R&L: What indications of coercion in family planning do you find in the official Cairo Conference documents?
Simon: The UNFPA people have learned over the years to be extremely careful to frequently mouth platitudes such as “everything is voluntary.” At the same time, they espouse goals in population growth. The idea of goals and the idea of voluntarism are fundamentally contradictory. If you are attempting to require some level of population growth, whether it be zero population growth or two percent population growth, inevitably you will have to do something to people to get them to that stage, unless they will do it themselves. If they will do it themselves, then you do not need a population conference or UNFPA. So inherent in the idea of stabilization of population, or any positive growth rate, is the idea of coercion.
R&L: In China there have been coercive family planning policies in place for some time, including forced abortions. What kind of arguments do you give against state efforts to coerce couples into having families of a certain size?
Simon: The first reason I oppose these coercive policies is because they are morally wrong. They deny individual liberty in one of the most important choices a couple may make-the number of children they will have. So I would be against this coercion even if there were an economic rationale for it. The most tragic aspect of the matter is that there is no economic warrant for forcing people to have fewer children.
It may be true that under socialism or communism, as in China, it takes longer for additional people to receive benefits, and the benefits of additional people are less than those in a capitalist system. It would be better if China would shift to a system where people were free in all ways, including economically free. Additional children then would more quickly benefit others then now. Still, there is no economic warrant to limit population growth even in contemporary China.
R&L: What are the main causes of poverty in developing nations if population growth is not a major factor?
Simon: By 1994 we have solid statistical evidence about the determinants of economic development. What could only be said on economic faith 30 years ago, we can now document scientifically. We now know statistically that what David Hume wrote on the subject in the 1700s was exactly right. When identifying why Holland was the richest country in Europe, Hume said that “Liberty, necessity, and a multitude of people” were the causes.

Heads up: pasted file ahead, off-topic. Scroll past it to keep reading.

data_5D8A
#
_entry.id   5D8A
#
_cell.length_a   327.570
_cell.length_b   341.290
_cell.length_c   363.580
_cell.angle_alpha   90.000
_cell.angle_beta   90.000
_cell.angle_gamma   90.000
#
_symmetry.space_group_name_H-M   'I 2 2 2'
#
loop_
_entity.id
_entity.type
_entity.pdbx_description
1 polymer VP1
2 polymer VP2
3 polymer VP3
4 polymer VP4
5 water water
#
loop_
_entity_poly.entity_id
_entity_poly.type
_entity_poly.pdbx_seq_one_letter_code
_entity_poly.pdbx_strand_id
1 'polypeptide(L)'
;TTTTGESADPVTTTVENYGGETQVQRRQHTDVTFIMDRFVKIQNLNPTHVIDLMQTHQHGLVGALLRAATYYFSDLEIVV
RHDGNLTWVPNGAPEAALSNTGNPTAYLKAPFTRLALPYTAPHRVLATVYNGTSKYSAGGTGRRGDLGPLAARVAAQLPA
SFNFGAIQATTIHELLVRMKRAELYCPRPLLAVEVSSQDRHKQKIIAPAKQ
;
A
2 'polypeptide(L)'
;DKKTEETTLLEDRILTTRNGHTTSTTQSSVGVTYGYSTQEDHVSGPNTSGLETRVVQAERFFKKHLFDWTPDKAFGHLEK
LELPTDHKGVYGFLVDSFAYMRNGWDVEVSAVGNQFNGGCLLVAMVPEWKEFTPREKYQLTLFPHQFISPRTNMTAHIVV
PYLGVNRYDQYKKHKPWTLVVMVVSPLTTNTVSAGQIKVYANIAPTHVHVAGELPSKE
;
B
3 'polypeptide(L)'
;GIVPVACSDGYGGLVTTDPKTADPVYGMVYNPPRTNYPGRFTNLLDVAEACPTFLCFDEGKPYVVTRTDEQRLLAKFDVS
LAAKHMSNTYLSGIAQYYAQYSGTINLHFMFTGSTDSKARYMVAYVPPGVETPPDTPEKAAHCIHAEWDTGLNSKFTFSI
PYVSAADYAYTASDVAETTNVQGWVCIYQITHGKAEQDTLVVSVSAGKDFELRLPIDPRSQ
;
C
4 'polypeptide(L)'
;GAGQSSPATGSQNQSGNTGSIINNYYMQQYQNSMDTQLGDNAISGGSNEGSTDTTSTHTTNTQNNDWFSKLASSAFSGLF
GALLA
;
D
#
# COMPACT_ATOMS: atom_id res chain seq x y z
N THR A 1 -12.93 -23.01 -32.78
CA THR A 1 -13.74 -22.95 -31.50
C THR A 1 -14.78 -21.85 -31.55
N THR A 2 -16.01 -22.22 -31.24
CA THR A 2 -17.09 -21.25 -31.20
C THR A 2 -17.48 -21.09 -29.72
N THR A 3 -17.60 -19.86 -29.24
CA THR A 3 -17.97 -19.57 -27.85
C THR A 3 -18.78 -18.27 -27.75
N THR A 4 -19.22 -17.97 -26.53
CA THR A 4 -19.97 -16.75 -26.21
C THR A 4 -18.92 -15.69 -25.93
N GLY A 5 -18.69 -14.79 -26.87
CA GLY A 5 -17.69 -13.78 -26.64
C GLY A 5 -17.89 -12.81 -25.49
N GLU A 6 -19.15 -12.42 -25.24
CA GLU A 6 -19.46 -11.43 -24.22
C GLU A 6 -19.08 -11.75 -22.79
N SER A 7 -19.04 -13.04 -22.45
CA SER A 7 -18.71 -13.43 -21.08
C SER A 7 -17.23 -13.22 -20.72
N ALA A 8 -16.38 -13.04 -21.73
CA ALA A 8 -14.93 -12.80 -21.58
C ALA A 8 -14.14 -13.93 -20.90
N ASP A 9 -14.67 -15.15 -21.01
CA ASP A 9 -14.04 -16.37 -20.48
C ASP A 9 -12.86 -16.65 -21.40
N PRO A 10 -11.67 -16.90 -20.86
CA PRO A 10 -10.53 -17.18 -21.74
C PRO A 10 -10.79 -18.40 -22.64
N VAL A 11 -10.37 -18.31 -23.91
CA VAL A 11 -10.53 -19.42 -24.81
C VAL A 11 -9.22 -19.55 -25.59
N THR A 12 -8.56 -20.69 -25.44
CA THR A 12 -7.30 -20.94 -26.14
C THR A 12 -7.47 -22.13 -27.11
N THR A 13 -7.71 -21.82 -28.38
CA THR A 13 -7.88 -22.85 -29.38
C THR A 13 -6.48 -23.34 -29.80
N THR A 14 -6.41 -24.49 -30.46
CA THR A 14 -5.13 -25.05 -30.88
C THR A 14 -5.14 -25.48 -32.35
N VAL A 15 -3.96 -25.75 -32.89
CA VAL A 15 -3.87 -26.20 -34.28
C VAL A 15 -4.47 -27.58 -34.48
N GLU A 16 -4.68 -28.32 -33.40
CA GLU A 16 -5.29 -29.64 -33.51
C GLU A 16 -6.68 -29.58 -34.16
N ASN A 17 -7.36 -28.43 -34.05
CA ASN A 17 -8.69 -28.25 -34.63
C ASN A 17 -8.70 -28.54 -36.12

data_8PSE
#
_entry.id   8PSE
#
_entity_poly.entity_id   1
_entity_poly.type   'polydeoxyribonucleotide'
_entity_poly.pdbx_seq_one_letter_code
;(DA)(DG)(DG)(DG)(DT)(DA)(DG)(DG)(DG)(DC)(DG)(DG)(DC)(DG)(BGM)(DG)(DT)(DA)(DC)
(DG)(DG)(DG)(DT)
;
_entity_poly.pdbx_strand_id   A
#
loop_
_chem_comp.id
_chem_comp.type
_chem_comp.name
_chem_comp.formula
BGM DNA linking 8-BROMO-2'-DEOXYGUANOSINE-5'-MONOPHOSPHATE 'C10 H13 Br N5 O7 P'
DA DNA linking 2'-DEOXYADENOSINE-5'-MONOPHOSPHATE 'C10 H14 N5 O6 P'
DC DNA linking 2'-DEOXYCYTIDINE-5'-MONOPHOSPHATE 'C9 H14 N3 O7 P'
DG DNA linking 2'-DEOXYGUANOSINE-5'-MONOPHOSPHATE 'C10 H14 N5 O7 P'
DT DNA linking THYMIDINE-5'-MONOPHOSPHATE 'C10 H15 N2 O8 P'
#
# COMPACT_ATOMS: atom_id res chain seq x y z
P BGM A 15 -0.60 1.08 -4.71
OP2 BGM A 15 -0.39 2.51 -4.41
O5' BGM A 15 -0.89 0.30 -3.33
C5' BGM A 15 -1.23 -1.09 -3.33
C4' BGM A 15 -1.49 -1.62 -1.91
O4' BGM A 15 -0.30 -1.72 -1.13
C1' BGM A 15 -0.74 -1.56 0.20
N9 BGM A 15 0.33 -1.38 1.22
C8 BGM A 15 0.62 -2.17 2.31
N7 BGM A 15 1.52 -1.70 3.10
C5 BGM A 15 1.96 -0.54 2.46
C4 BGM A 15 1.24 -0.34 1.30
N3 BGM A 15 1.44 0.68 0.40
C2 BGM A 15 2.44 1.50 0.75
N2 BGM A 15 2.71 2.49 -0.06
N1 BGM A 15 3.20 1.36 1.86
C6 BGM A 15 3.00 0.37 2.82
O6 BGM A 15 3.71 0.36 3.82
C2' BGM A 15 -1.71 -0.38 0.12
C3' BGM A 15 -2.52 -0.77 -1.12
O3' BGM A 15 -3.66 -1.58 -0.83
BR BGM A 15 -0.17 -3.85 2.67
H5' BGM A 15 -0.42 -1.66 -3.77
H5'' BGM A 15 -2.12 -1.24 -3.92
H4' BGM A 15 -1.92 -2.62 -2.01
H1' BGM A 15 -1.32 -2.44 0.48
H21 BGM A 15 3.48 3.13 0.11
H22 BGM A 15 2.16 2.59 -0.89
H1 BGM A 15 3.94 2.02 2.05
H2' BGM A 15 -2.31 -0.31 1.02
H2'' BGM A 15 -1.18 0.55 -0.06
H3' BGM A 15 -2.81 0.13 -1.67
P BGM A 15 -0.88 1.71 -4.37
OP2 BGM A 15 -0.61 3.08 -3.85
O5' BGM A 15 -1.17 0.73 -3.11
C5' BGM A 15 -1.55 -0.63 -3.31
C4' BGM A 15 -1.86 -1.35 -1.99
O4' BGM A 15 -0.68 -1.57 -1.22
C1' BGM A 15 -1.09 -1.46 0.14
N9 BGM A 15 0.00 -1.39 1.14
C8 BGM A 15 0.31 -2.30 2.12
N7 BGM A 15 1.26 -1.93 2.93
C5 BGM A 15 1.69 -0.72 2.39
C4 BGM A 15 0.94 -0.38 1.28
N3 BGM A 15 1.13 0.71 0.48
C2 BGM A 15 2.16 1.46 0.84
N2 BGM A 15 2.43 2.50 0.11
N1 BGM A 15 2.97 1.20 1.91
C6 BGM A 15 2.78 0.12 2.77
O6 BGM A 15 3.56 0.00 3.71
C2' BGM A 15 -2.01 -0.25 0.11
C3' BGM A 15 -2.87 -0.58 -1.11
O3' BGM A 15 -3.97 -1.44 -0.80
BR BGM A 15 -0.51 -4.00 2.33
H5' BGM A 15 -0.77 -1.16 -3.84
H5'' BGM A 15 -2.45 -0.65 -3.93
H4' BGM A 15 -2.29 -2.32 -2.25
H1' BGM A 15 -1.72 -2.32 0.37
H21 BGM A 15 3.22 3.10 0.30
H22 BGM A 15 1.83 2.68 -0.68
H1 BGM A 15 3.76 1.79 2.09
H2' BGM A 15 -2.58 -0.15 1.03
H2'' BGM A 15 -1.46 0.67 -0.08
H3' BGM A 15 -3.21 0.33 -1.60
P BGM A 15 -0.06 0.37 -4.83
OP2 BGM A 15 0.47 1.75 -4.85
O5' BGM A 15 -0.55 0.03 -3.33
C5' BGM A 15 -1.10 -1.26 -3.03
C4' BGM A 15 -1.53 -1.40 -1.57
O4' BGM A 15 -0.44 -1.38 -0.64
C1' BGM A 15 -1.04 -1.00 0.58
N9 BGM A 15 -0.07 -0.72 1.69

A free society with social rules enables people to exercise their talents for their own sakes. This inevitably benefits others by bringing forth prodigious productive efforts which cause growth. And each generation creates a little bit more than it uses. Hence each new generation is richer than the previous generation.
This process is made more rapid by a free society. We frequently hear in the press how people in rich countries, such as the United States, constitute only five percent of the population and use up 40 percent of the resources. That may be true, but people in rich countries make available even more than 40 percent of the resources.
R&L: Give us an overview of your thoughts on immigration policy.
Simon: Immigrants are human beings above all, and more human beings are beneficial because of their minds and the goods their minds produce. Immigrants also have additional beneficial properties because they usually migrate when they are young and strong. Therefore, in a welfare society such as the United States which taxes some and gives others benefits, immigrants are large net contributors to the public coffers. Thus we benefit greatly from immigrants.
R&L: Tell us how important the Sabbath is to you. Does it have a connection to the contents of this interview?
Simon: Though in no sense am I a conventional orthodox Jew, I do observe the Sabbath by refraining from all work, and by celebrating the Sabbath in life. And almost every Sabbath when weather permits-nearly half the Saturdays in the year in Washington-I sit outside in the garden behind my house, amidst both the glories of nature, and the beautiful homes of others. I admire and am thrilled by how both the natural and the man-made come together to make our dwelling place a more beautiful spot than wild nature alone.